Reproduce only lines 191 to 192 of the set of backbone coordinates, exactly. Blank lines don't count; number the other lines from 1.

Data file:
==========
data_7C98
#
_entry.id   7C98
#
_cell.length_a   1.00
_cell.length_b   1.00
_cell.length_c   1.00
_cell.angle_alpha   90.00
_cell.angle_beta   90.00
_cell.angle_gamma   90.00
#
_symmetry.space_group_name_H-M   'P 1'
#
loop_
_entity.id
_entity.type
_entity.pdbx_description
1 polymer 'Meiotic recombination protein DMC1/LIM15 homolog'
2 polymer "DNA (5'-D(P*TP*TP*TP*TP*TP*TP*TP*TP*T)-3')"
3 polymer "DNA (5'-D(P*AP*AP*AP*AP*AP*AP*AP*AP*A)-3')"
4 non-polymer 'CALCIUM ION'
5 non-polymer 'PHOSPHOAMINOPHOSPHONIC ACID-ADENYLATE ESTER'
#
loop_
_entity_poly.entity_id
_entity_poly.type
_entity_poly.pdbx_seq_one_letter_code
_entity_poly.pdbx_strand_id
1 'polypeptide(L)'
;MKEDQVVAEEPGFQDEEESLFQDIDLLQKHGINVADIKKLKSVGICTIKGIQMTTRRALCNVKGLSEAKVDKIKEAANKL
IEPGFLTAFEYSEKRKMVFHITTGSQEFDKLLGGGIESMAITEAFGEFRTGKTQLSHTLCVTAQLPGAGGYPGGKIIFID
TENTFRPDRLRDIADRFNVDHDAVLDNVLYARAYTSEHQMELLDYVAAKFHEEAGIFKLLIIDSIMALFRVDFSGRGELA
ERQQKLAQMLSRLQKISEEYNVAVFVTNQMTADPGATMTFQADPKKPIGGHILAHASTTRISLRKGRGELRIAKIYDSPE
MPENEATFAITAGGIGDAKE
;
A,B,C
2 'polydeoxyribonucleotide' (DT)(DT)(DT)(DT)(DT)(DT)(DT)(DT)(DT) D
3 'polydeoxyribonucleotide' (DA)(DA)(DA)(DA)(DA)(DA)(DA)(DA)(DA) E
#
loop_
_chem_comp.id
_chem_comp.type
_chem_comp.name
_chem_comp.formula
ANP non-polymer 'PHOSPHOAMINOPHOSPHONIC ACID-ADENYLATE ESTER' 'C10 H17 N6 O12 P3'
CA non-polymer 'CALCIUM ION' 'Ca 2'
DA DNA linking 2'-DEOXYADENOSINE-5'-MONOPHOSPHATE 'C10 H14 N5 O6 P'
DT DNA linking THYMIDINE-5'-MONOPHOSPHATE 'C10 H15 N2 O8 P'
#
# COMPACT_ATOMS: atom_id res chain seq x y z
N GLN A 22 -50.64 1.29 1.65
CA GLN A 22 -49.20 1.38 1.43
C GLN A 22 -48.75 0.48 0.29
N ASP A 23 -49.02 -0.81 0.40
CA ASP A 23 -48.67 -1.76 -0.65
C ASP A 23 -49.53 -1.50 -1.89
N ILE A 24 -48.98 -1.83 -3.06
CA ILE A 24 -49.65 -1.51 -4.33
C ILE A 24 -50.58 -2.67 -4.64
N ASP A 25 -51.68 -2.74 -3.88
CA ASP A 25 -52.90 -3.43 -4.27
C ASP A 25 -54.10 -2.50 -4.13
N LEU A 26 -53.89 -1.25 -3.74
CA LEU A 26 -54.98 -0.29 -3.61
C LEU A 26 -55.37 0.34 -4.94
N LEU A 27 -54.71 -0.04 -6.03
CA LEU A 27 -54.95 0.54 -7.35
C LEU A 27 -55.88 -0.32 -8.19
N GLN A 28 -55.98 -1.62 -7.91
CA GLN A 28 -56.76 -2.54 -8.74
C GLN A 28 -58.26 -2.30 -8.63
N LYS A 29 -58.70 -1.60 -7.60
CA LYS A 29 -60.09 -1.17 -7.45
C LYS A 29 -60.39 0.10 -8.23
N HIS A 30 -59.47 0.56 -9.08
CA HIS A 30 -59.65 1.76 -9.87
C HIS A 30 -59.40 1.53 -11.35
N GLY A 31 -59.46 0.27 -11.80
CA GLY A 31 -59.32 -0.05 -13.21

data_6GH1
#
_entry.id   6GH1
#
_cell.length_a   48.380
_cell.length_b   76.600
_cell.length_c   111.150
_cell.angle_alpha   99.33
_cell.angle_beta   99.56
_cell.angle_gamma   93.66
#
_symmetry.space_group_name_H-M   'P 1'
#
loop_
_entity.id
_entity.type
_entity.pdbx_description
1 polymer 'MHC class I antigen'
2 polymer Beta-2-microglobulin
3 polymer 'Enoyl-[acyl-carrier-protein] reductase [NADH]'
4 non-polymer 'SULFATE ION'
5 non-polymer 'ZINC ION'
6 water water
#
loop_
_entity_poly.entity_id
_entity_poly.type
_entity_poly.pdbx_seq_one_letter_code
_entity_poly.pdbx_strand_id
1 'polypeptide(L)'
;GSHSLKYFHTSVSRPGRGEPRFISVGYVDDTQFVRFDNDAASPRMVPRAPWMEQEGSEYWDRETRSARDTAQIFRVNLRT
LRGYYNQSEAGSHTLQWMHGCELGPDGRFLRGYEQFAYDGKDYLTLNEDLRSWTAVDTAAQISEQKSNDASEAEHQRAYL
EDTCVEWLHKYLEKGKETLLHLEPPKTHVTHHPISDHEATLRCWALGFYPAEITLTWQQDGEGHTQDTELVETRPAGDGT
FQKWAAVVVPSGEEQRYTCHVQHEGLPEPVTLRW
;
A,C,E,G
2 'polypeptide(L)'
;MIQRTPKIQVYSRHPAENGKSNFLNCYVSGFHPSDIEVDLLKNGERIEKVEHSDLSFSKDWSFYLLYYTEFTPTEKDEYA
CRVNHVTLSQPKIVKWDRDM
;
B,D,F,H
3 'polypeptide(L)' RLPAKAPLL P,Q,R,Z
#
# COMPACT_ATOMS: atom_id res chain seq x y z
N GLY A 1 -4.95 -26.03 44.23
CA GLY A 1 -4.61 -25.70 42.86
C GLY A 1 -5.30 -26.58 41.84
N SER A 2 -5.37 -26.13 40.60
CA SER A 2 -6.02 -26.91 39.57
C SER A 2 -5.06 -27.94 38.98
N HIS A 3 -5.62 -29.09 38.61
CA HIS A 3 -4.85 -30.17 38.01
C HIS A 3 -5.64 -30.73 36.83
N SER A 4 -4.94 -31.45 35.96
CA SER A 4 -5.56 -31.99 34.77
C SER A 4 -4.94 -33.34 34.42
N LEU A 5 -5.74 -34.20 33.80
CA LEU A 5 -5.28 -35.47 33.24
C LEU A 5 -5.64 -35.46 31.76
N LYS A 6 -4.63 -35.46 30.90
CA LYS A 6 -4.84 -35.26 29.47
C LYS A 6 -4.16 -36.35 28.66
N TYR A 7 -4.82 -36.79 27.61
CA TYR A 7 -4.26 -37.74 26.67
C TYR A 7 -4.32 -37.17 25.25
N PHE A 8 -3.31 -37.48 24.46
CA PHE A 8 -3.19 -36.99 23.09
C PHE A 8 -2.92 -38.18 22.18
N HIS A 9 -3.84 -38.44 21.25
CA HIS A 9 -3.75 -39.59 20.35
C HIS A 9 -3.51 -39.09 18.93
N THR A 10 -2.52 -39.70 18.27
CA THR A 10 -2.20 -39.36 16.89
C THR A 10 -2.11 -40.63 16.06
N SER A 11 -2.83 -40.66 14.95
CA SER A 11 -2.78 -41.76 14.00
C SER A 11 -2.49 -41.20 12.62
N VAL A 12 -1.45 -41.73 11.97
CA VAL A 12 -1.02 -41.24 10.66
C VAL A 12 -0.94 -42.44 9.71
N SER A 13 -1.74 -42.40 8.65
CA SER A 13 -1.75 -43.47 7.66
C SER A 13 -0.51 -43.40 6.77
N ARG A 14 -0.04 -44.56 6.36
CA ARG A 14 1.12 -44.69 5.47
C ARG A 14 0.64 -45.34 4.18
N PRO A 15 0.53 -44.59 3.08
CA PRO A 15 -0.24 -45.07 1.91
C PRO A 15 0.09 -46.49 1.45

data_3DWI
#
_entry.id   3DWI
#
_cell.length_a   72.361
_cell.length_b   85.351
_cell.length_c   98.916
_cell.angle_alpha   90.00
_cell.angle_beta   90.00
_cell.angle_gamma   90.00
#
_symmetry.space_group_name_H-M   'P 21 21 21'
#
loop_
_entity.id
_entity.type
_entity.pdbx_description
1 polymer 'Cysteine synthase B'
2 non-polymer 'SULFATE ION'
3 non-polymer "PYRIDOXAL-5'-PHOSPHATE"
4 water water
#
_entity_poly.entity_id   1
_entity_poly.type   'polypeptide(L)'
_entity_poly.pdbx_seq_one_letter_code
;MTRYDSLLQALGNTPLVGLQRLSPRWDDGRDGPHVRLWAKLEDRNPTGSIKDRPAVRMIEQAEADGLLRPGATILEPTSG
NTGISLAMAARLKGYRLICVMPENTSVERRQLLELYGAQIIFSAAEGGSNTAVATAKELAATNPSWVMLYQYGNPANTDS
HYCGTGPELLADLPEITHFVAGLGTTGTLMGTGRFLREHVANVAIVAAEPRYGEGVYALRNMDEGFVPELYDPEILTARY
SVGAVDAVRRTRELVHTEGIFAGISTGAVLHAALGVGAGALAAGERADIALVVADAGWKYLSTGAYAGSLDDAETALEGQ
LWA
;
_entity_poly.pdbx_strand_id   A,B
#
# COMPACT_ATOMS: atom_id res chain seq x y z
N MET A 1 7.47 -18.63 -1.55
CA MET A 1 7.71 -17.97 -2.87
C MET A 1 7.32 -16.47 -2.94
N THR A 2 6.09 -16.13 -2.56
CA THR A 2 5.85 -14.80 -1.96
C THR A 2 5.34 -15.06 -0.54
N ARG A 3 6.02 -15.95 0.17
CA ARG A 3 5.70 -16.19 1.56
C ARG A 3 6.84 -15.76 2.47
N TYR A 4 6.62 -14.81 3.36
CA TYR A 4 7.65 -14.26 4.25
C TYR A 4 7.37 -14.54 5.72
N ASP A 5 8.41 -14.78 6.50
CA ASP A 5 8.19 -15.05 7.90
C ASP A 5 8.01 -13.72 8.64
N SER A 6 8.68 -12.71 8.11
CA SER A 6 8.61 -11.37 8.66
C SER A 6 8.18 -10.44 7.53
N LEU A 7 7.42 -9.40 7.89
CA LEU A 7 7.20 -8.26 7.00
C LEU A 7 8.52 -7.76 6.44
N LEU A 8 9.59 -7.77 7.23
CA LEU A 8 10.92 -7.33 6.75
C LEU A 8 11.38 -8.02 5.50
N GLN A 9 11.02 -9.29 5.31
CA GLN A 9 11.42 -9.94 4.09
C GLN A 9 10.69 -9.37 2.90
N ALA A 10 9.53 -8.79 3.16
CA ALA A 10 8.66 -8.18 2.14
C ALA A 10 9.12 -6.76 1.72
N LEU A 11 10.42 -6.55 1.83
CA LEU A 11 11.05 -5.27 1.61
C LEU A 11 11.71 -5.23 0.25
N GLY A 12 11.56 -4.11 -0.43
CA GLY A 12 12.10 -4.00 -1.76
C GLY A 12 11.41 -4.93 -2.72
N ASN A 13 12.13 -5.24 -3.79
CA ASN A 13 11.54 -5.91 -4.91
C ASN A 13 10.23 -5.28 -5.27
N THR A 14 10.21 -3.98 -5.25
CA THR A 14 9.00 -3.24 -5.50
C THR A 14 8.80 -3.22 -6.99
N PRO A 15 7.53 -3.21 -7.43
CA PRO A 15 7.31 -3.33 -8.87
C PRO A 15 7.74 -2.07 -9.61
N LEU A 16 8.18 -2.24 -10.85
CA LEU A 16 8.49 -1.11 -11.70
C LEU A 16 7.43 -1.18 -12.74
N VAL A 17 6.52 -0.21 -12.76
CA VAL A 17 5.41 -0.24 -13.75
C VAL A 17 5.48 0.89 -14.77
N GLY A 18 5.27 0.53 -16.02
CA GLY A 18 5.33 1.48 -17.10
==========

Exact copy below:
_entity_poly.entity_id   1
_entity_poly.type   'polypeptide(L)'